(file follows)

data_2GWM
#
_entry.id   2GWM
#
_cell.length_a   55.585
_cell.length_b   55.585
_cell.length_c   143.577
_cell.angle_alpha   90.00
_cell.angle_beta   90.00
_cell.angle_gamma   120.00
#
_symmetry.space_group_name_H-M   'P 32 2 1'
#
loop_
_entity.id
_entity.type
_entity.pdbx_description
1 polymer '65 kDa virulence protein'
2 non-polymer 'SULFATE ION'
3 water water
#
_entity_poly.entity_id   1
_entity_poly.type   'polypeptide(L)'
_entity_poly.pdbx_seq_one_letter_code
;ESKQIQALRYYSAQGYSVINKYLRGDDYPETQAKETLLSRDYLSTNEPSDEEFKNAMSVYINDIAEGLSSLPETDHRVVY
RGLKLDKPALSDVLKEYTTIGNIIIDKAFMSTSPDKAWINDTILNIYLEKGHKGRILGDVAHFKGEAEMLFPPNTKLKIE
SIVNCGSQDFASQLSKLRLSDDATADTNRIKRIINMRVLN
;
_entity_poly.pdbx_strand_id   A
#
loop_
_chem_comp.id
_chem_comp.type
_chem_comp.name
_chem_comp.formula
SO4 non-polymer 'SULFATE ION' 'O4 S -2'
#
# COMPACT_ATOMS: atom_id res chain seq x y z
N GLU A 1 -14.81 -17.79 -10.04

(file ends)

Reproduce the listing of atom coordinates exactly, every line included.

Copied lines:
data_2GWM
#
_entry.id   2GWM
#
_cell.length_a   55.585
_cell.length_b   55.585
_cell.length_c   143.577
_cell.angle_alpha   90.00
_cell.angle_beta   90.00
_cell.angle_gamma   120.00
#
_symmetry.space_group_name_H-M   'P 32 2 1'
#
loop_
_entity.id
_entity.type
_entity.pdbx_description
1 polymer '65 kDa virulence protein'
2 non-polymer 'SULFATE ION'
3 water water
#
_entity_poly.entity_id   1
_entity_poly.type   'polypeptide(L)'
_entity_poly.pdbx_seq_one_letter_code
;ESKQIQALRYYSAQGYSVINKYLRGDDYPETQAKETLLSRDYLSTNEPSDEEFKNAMSVYINDIAEGLSSLPETDHRVVY
RGLKLDKPALSDVLKEYTTIGNIIIDKAFMSTSPDKAWINDTILNIYLEKGHKGRILGDVAHFKGEAEMLFPPNTKLKIE
SIVNCGSQDFASQLSKLRLSDDATADTNRIKRIINMRVLN
;
_entity_poly.pdbx_strand_id   A
#
loop_
_chem_comp.id
_chem_comp.type
_chem_comp.name
_chem_comp.formula
SO4 non-polymer 'SULFATE ION' 'O4 S -2'
#
# COMPACT_ATOMS: atom_id res chain seq x y z
N GLU A 1 -14.81 -17.79 -10.04